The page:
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How the Black Community Failed Sandra Bland

sandra-blandBy: James Clingman

Sandra Bland is dead.

While many are concentrating on “how” she died, we must also face the reality of “why” she died. All of the circumstances surrounding her death notwithstanding, Sandra is still dead. I cannot help but think that along the three-day period from her arrest to her final moments in that lonely and frightening jail cell, there were opportunities to rescue her from such a horrible experience and tragic end.

This is not a rehash of all the conversations, utterances, conjecture and theories put forth after Sandra died. Rather, this is a simple critique of what we all saw on video and heard from Sandra herself when she called someone to let them know her current status having received a $5,000 bond. To say the least, she was totally frustrated by the entire situation.

Why Sandra Bland died is also obviously connected to who played a role in her death, whether directly or indirectly. Where were the intervention points by which Sandra’s three days of horror could have been stopped? Was there any way, leading up to her demise, for her to have survived?

She should have never been arrested in the first place, but after she was, what could have been done? My initial inquiry would be directed toward the person who shot the cellphone video, the one to whom the cop said, “You need to leave.” The bystander replied, “Is this public property?” That person obviously had enough backbone to refuse to leave and even question the officer’s order; but did he make any attempt to see what happened to Sandra after she was taken away thanking him for recording the incident?

In such a small town, where I am sure the news of Sandra’s arrest got around pretty fast. I wonder if anyone at her new employer, Prairie View A&M University, knew about the incident on the day it took place. If someone did know, did they follow up to check on Sandra and make an effort to help her?

Surely, there are a couple of Black lawyers in Prairie View as well. I am not a lawyer, but I know there is something called “habeas corpus,” which directs a person, usually a prison warden or jailer, to produce the prisoner and justify the prisoner’s detention. If the prisoner argues successfully that the incarceration is in violation of a constitutional right, the court may order the prisoner’s release. Am I misinformed about that legality?

Finally, there was the $5,000 bond, which called for 10 percent to be paid — a measly $500 — for Sandra to be released. Does anyone believe that $500 was such an enormous amount of money that Black folks in Prairie View could not raise it to pay her bond? Even the full $5,000 could have been put up by a group of people until Sandra’s family was able to send it or bring it to the court. Now we have to live with the fact that a major reason this young lady died is the lack of $500! Surely her life was worth far more than that.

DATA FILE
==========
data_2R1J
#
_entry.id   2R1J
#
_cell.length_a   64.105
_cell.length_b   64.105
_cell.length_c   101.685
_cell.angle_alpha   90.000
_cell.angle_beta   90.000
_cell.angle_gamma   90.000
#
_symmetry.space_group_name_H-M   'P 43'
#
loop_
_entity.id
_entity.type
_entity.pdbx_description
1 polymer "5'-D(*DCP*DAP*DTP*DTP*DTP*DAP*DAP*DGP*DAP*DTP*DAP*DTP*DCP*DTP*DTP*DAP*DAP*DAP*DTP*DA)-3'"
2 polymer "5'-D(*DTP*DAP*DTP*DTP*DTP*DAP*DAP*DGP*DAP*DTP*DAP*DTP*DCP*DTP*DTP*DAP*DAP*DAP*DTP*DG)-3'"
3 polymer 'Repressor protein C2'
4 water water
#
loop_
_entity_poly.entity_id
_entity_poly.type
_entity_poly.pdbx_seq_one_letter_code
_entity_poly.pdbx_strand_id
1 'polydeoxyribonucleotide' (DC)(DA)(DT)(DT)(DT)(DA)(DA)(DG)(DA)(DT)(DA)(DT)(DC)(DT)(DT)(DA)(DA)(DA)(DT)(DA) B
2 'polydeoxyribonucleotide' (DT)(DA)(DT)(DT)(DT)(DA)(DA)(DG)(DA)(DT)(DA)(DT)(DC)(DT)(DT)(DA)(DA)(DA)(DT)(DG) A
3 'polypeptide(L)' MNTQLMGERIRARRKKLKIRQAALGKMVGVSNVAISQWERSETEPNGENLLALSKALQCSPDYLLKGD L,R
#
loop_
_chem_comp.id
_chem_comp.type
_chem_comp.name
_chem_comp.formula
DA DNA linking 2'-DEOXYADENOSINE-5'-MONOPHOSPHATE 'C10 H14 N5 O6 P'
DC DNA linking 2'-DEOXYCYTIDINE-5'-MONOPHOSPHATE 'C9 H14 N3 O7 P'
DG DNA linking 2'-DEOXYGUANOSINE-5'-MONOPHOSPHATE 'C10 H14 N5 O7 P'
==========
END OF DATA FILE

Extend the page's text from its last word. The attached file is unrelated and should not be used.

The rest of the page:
To have allowed her to stay in a cell for three days with no one checking on her from the outside, no one pursuing legal avenues to see and speak to her, no one willing to put up the miniscule bond for her release is embarrassing, irresponsible, and unconscionable.

We let Sandra down by failing to rescue her. Every photo I found of her contained a beautifully brilliant smile. The only ones in which she is not smiling were taken after she was arrested. We helped take her smile away.

Since mid-July, according to an article written by April V. Taylor on Kulture Kritic, five Black women have died in police custody. They should not be treated as mere conversational fodder for talk/news shows. We have a responsibility to be more proactive when these issues arise and not wait for our brothers and sisters to lose their lives before we act appropriately.

We may not like it and we may not agree with it, but Black folks are part of the “why” Sandra Bland met her demise. There are practical things that could and should have been done, not only by Black folks but by anyone interested in the fate of that young woman. We must admit that, learn from it and act before other tragedies occur.

Now that Sandra Bland is dead, many are wringing their hands and saying, yet again, how outrageous this is, how they are fed up, how this must stop, and how things must change. A lot of good that’s doing for Sandra Bland now. We are always late when it comes to dealing with these kinds of issues. In this case, we were three days late and one sister’s life short.